Discovering Delayed Cord Clamping.

Before falling pregnant, delayed cord clamping, or just cord clamping of any kind, wasn’t something I was familiar with, or all that interested in. What I knew of birth was the script followed on pretty much every TV show.  Fast onset of labour, waters breaking on cue, lots of stomach gripping, screaming and exclamations of ‘the baby is coming’. Being told when and how to push, a quick efficient cutting of the cord, and we’re done.

No wonder when I went into labour with Ziggy I had no bloody idea I was in labour.

But as part of my preparation for birth, I started reading up about topics that before now had never much held my interest. One of these, was ‘cord blood banking’. A process where the blood left in your baby’s umbilical cord and placenta was collected and stored. In case your baby or child fell seriously ill and the stem cells it contained were one day needed.

Delayed cord clamping.

Minutes old and taking it all in.

It sounded cutting edge. It was advertised as life-changing, life-saving. So I looked into it further. Two things stood out to me. One, it was expensive. Over $3000 not including the yearly storage fee. And two, there was an alternative. Another option for the ‘left over’ blood. One that was free and offered its own set of benefits to baby. Delayed cord clamping.

Delayed cord clamping? Why would you delay clamping and cutting the cord? What were the benefits of leaving a baby attached to their placenta? Well as it turned out, quite a few including; decreased risk of anaemia, and optimal placental transfusion, providing your baby with their full count of red blood cells, stem cells and immune cells at birth. These benefits were immediate. Not ‘maybe in the next 10 years of your child’s life’ but ‘now, the moment they are born’. The more I read the more it started making sense to me.

You see, the ‘cord blood’ is not ‘cord blood’ at all. It’s not ‘cord blood’ in the same way that when we give blood, we don’t give ‘arm blood’. We just give blood. The cord blood is your baby’s blood, it just happens to be in the cord at the stage of extraction, and not in your baby. And neither is it ‘left over’. If the placenta is left attached, for just a few minutes until it stops pulsating, that blood is pumped to your child, and as the umbilical cord turns from a red to grey, your baby turns from grey to bright pink.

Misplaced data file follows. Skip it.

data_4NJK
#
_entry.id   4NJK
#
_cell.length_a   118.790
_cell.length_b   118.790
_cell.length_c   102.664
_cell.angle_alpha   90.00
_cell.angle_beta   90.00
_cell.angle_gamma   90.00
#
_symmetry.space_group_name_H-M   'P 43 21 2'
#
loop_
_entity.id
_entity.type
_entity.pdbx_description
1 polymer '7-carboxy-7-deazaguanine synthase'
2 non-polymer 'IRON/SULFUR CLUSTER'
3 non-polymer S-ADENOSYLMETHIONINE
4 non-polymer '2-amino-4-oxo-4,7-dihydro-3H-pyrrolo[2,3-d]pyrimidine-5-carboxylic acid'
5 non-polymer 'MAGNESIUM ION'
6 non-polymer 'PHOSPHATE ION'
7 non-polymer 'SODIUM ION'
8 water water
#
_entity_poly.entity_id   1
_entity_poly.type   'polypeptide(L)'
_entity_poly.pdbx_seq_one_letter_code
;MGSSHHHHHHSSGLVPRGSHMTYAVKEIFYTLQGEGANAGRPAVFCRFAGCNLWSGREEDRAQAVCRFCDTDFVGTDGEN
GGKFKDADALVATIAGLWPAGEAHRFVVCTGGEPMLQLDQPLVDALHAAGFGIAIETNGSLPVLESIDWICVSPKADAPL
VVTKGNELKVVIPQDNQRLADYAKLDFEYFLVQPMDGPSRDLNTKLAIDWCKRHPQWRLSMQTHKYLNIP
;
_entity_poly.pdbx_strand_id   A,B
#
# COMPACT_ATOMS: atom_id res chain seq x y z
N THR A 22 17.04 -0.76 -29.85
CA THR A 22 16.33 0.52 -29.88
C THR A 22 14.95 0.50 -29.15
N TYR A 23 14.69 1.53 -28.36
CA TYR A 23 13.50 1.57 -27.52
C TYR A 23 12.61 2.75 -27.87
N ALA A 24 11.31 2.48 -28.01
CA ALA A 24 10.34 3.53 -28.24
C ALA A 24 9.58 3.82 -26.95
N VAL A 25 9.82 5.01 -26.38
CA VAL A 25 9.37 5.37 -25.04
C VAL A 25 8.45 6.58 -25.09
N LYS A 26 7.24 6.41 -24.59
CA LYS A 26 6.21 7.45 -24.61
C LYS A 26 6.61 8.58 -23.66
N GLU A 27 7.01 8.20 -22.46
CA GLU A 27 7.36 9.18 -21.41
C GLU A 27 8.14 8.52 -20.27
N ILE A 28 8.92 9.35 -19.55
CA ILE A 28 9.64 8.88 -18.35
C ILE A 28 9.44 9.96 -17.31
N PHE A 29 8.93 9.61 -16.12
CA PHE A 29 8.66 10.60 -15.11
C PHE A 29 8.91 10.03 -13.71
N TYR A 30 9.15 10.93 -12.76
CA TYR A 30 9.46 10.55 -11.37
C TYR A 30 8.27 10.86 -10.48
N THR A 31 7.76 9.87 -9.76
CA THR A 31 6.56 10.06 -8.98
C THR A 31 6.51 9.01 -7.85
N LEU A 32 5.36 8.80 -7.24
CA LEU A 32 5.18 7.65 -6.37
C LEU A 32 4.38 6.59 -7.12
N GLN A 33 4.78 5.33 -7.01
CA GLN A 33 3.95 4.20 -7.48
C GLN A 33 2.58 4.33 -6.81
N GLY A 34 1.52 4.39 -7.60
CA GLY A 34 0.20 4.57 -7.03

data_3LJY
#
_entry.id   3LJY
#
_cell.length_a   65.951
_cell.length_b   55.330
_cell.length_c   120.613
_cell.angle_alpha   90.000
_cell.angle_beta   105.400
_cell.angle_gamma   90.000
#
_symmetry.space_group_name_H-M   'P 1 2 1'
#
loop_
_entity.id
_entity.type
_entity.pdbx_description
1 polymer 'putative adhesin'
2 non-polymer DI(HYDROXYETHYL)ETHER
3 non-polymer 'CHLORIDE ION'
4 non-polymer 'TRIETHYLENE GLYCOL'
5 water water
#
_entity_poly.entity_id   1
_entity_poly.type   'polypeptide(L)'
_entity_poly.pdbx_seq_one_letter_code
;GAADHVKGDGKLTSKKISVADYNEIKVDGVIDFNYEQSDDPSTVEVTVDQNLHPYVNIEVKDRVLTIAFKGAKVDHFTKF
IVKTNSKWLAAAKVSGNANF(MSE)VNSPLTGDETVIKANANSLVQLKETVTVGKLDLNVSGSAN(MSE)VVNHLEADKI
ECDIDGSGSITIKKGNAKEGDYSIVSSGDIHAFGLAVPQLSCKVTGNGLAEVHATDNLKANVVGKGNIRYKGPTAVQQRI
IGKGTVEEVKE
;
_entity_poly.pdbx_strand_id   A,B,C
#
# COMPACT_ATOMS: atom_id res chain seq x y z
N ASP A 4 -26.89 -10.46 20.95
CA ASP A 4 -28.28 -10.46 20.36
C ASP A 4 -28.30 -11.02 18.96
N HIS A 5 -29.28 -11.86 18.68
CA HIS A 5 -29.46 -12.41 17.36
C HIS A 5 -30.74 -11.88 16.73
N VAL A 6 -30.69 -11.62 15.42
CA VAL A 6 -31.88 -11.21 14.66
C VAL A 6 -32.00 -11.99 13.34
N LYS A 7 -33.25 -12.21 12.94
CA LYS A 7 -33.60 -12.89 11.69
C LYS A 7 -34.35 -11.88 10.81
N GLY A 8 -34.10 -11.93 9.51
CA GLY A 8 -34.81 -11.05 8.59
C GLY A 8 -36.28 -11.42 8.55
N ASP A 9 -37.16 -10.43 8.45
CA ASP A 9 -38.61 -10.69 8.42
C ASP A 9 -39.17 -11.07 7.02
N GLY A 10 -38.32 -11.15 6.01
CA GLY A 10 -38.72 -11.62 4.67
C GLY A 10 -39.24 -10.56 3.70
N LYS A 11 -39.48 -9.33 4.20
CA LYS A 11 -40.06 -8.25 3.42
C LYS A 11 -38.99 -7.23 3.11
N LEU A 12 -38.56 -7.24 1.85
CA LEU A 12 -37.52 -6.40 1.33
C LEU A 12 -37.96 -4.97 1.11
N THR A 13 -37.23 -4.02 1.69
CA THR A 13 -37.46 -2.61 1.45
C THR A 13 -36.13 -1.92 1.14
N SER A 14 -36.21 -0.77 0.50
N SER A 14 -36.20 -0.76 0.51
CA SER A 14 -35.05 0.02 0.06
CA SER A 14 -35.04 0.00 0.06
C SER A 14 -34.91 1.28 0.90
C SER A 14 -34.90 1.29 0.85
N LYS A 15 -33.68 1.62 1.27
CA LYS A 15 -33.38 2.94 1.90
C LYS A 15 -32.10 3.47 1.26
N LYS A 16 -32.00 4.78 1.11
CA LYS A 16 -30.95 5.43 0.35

Another fact that stood out to me was the volume of blood collected for banking is approx. 60ml. Now, on average a 3.6kg newborn has a blood volume of about 280ml. Taking 60ml of that – is huge! If a doctor asked to stick a needle into your newborn baby and collect nearly 20% of their blood moments after they were born, would you say yes? Because it’s pretty much the same thing. It’s just a needle into the umbilical cord instead of an arm, taking blood that has yet to be pumped into bub.

The World Health Organisation recommends a minimum of 3 minutes between birth, and cutting of the cord. However, many parents who choose delayed cord clamping wait a lot longer than that. You see another benefit to both mother and baby after birth, is time together. Skin to skin. Time to bond, time to rest, time to soak in each other and say hi after birth. The benefits to both mother and child of skin to skin immediately after birth cannot be discounted. If all has gone well with the birth, then why not allow time for mum and baby to rest and cuddle and marvel at each other. Why rush to cut a cord, or take the baby away for checks and measurements. That can wait.

And so, AJ and I made the decision that, all going well with our birth, we would leave our baby attached to his placenta until every last drop of blood was in his body. It was his blood and he had a right to it.

Cutting the cord, delayed cord clamping

AJ cutting the cord.

Ziggy was born at 4:35am. Grey and winkled, ‘he looks like a goblin’ I exclaimed to my midwife. He was quiet, alert, looking around at this new world he had entered. And as I hugged him to me, the grey gave way to the brightest of pinks. He glowed.

We sat there in the pool, my son and I, for almost an hour after he was born. Resting, quiet, and soaking in the experience we had just been through. And when we were ready, when his cord was still and grey, all the blood now in our baby where it belonged, AJ took the scissors and separated him from his whenua. And then I bought him to my breast where he enthusiastically latched on for his first feed. Being born is hungry work.

Ziggy stayed bright pink for two days after birth. So bright, and so pink that on our first night in the birth centre we asked the midwife on duty if this was normal. She laughed and assured us everything was fine.

AJ and I are expecting our second child in September. We are doing far less reading and decision making this time. We know what we want, our birth plan is sorted.

‘Same again please’.

Bright pink, thanks to every last drop of blood.

Bright pink, thanks to every last drop of blood.

Thank you for visiting. If you enjoyed this post, then you’ll love our Facebook page where there are a lot of posts and discussions around babies that don’t sleep, leaky bladders, breastfeeding, bed sharing and giveaways! We also post a lot of garden, bee, chicken and Ziggy images on our Instagram account. Come and join us.

Special credit to Cassie from Capturing Life Birth Photography.

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